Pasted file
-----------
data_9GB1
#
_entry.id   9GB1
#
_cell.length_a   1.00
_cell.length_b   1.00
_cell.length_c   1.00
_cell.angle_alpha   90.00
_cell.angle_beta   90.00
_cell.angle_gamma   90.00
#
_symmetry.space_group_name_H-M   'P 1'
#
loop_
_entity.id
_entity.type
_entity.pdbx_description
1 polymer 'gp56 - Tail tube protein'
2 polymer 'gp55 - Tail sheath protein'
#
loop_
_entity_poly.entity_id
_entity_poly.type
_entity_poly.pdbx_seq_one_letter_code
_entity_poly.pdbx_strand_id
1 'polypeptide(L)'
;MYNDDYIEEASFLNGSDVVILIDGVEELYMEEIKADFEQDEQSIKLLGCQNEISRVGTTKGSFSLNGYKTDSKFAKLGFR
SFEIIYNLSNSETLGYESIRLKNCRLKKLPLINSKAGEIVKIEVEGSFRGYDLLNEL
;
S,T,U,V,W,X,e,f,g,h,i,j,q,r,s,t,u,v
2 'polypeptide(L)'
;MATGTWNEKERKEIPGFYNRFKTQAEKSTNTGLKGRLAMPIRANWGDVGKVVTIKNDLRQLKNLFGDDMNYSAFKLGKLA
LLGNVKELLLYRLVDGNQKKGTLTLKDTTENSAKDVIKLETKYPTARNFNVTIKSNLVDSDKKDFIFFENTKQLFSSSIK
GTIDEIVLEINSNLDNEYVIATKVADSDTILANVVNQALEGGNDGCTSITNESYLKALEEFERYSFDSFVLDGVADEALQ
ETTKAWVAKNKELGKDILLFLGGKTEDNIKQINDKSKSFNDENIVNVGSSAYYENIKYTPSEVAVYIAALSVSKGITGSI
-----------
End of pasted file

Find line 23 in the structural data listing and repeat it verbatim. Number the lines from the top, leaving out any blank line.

_entity_poly.type